We can answer these questions by reflecting on a few common epithets used to describe the new religion’s heretics and disbelievers: racist, (fill-in-the-blank)-phobic, misogynist, Nazi, conspiracy theorist, and domestic terrorist, among others. When politicians, educators and celebrities can freely apply these labels to skeptics of the new religion without fear of recourse, one can reasonably conclude that the new religion is highly judgmental and widely catechized.

Increasingly, the priests of the new religion go well beyond name-calling in their reshaping of society. African-Americans are exploited by politicians to foment perpetual division in society. “Climate change” is hysterically cited to dictate how we move from place to place, where we work, and what we can eat. Matters of gender and sexual morality are wedges to separate “fundamentalists” from mainstream society. COVID-19 has been increasingly used to lambast and isolate those who maintain a questioning attitude about what the government can do to its citizenry. More recently, the threat of domestic terrorism is being used to threaten various actions against those who will not accept the new religion. Indeed, non-believers face an ever-increasing burden in workplaces, schools, and other social contexts. We all know what we can and cannot say in the new religion.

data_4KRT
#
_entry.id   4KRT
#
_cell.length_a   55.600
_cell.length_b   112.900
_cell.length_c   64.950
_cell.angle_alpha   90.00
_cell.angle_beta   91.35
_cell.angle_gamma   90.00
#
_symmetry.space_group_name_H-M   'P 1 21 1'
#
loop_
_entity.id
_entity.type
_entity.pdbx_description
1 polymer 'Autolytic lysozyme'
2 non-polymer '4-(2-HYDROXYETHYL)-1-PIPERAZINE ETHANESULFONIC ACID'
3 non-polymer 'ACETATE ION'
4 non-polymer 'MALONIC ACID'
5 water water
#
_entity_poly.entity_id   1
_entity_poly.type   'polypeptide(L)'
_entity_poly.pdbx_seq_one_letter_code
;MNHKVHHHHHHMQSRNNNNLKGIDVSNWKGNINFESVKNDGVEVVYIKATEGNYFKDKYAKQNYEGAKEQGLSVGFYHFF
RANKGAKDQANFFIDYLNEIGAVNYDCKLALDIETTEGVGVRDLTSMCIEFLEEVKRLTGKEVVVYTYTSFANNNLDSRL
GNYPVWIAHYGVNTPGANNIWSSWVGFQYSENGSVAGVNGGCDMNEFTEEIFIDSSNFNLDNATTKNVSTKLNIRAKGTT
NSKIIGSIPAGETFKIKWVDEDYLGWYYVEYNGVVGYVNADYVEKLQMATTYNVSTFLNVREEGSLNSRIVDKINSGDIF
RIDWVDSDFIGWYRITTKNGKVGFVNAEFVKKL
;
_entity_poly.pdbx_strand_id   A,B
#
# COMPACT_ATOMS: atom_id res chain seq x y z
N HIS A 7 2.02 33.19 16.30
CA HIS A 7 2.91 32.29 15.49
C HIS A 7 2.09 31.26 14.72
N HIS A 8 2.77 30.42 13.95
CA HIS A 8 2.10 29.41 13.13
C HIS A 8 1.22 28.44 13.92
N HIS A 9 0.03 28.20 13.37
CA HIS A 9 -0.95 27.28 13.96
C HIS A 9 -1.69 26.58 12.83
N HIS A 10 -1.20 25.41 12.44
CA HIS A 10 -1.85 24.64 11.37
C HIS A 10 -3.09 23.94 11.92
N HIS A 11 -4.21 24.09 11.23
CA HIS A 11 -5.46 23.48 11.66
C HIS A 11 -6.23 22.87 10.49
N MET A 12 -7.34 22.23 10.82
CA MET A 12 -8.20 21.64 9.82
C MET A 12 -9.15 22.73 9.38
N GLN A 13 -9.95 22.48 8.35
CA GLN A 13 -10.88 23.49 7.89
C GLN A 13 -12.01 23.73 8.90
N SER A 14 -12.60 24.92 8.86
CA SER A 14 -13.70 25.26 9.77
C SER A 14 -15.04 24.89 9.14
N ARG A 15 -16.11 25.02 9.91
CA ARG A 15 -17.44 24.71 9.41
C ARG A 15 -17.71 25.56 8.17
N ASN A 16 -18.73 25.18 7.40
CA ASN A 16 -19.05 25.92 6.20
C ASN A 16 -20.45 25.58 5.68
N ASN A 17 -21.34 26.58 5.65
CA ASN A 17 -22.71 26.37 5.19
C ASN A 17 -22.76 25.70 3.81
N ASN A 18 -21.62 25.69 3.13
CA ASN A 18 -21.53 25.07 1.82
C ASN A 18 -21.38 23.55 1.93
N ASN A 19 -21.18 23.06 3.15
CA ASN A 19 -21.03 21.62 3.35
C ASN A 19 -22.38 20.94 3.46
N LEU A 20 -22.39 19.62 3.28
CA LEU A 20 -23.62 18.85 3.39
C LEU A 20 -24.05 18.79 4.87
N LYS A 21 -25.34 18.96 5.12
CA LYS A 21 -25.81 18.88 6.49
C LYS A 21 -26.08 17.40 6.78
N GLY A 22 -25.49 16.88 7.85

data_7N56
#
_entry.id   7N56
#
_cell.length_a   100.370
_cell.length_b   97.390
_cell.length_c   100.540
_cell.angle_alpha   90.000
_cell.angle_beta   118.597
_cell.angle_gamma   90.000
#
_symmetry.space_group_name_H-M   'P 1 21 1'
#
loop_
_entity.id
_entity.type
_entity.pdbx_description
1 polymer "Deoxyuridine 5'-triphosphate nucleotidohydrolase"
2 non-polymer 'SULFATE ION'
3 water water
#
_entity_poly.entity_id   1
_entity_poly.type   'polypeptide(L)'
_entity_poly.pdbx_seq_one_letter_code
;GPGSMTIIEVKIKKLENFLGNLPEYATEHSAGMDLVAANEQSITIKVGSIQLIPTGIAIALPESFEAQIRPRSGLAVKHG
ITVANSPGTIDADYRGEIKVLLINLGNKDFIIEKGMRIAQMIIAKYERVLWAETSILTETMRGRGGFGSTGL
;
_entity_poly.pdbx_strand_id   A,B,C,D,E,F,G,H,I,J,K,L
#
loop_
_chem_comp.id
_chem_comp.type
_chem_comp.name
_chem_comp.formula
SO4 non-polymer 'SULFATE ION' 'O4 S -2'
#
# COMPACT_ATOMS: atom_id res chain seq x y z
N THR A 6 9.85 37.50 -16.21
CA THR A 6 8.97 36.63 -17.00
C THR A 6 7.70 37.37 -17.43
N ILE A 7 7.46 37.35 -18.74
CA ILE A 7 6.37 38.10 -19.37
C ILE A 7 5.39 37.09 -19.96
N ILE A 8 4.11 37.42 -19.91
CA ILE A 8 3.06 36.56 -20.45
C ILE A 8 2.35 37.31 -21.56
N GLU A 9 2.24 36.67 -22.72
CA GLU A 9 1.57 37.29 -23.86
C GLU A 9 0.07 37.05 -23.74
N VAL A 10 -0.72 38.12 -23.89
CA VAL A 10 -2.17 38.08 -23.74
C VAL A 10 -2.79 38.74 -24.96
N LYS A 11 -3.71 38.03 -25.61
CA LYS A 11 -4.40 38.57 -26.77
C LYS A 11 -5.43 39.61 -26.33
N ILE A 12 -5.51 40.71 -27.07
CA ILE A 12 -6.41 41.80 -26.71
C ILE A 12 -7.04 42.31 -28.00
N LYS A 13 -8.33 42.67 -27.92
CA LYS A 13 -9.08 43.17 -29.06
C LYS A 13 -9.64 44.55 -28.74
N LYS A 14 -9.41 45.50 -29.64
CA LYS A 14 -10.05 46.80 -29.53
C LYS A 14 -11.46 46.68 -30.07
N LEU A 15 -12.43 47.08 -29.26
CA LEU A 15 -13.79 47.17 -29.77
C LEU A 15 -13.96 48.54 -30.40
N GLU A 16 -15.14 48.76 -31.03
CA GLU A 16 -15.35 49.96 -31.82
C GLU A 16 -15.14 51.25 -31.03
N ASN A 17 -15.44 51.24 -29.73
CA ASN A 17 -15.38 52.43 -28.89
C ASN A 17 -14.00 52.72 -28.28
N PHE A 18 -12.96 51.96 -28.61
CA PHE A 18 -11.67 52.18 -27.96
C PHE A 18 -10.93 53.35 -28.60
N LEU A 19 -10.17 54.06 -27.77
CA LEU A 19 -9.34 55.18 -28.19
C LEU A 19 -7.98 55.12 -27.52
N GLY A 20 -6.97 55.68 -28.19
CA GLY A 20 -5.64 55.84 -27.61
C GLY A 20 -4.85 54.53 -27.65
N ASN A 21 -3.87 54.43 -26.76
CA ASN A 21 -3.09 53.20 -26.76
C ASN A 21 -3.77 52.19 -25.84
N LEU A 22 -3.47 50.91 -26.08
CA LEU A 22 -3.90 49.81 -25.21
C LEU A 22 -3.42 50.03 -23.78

One may wonder how we, as a society, have accepted such an all-encompassing and overbearing religion while simultaneously allowing Christianity to be practically forbidden outside of homes and churches. In the case of all quasi-dogmas of the new religion, even those involving science, the new religionists have started with an appeal to something resembling Christian charity and ended with ad hominem attacks on disbelievers. At a high level, the process resembles one that St. Ignatius described in his Spiritual Exercises, as a rule for discerning spirits: